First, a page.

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  1. Unregistered
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    #1

    about "but"

    I'm a Japanese and teaches English.

    I have a question about "but" in the following sentence.

    I hadn't seen Miki for a long time until yesterday, but she looked even more cheerful than ever before.

    The former sentence is not in cotrast to the latter. It seems to me that "and" is better than "but".


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    #2

    Re: about "but"

    In this isolated sentence, the use of 'but' seems strange.

    Perhaps the speaker was responding to the question: "How's Miki?"
    The first clause of her answer has the idea that she only knows a little about Miki.
    She continues with a comment on Miki even though she has little information about her.

    In the common utterance "I'm sorry, but I can't come," there is also no contrast between the two clauses. Perhaps the contrast is between my inability to come and my desire to come. "I'm sorry" implies that I want to come.


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    #3

    Re: about "but"


    I hadn't seen Miki for a long time until yesterday, but she looked even more cheerful than ever before.

    Is this a stand alone sentence? If not, it needs more context. The use of "but" could indicate a previous comment about Miki and her expression.

    If it is a stand alone sentence demonstrating conjunctions, I would agree that "and" is better.

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    #4

    Re: about "but"

    Thank IRPOND for answering.

    I understand about "but". What about "and"?

    I hadn't seen Miki for a long time until yesterday, and she looked even more cheerful than ever before.

    Is this "and" acceptable?

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    #5

    Re: about "but"

    Thank Anglika for answering.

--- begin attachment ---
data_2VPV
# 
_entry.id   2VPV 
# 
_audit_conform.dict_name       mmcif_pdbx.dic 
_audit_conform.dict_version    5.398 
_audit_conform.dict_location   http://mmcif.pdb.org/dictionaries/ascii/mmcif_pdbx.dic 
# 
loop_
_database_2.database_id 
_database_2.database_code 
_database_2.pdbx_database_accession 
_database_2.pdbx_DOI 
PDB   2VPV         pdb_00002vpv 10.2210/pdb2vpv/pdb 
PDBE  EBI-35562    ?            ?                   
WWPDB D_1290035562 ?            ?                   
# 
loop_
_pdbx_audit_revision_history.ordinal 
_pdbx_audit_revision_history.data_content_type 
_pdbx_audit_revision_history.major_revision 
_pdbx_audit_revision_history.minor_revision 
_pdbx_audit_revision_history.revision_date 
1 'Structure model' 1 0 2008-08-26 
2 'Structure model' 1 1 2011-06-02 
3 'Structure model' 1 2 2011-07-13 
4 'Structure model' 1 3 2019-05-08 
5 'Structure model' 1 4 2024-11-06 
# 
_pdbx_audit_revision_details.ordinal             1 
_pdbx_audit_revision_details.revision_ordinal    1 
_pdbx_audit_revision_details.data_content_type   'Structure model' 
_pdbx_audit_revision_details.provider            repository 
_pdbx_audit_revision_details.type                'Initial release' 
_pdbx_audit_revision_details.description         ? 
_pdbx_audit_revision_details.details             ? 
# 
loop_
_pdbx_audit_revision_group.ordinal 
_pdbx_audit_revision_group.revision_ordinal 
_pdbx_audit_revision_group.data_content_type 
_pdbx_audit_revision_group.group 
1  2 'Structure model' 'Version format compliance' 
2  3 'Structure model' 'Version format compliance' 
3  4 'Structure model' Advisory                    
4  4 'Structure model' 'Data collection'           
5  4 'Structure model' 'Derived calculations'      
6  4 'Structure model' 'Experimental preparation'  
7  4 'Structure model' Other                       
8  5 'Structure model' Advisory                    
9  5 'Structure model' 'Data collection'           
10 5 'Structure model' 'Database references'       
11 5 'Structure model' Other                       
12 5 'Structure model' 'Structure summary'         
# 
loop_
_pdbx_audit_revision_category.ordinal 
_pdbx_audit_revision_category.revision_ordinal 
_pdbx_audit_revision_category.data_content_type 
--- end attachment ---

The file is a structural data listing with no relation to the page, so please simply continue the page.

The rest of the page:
This is a stand alone sentence.

  2. Casiopea's Avatar

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    #6

    Re: about "but"

    What about this comparison?

    but, used to express a contrast to what has been said:

    Max: I heard that Miki isn't all that happy these days.
    Sam: I hadn't seen Miki for a long time until yesterday, but she looked even more cheerful than ever before.

    and, used to add new information:

    Max: Have you seen Miki, lately?
    Sam: I hadn't seen Miki for a long time until yesterday, and she looked even more cheerful than ever before.
    Max: Oh, was she not so cheerful last time you saw her?

    Does that help?

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    #7

    Re: about "but"

    Thank Casiopea for answering.
    Your comparison helps a lot.

    There is no sentence before this.

    Is it acceptable that these two clauses are connected by "but"?

    I think "and" is better. "And" is used to add information.
    The second clause add more informatin about Miki.

  3. Casiopea's Avatar

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    #8

    Re: about "but"

    The question still is, why use but or and at all? The two sentences you have do not relate to each other unless they're in some kind of context. As is, they don't make sense. They leave the reader wondering why the writer put the two together. What happens next, what happened before? What possessed the writer to join those two specific ideas? That's the question.

    You'll need to rework it in order to express the meaning you intended to expess.

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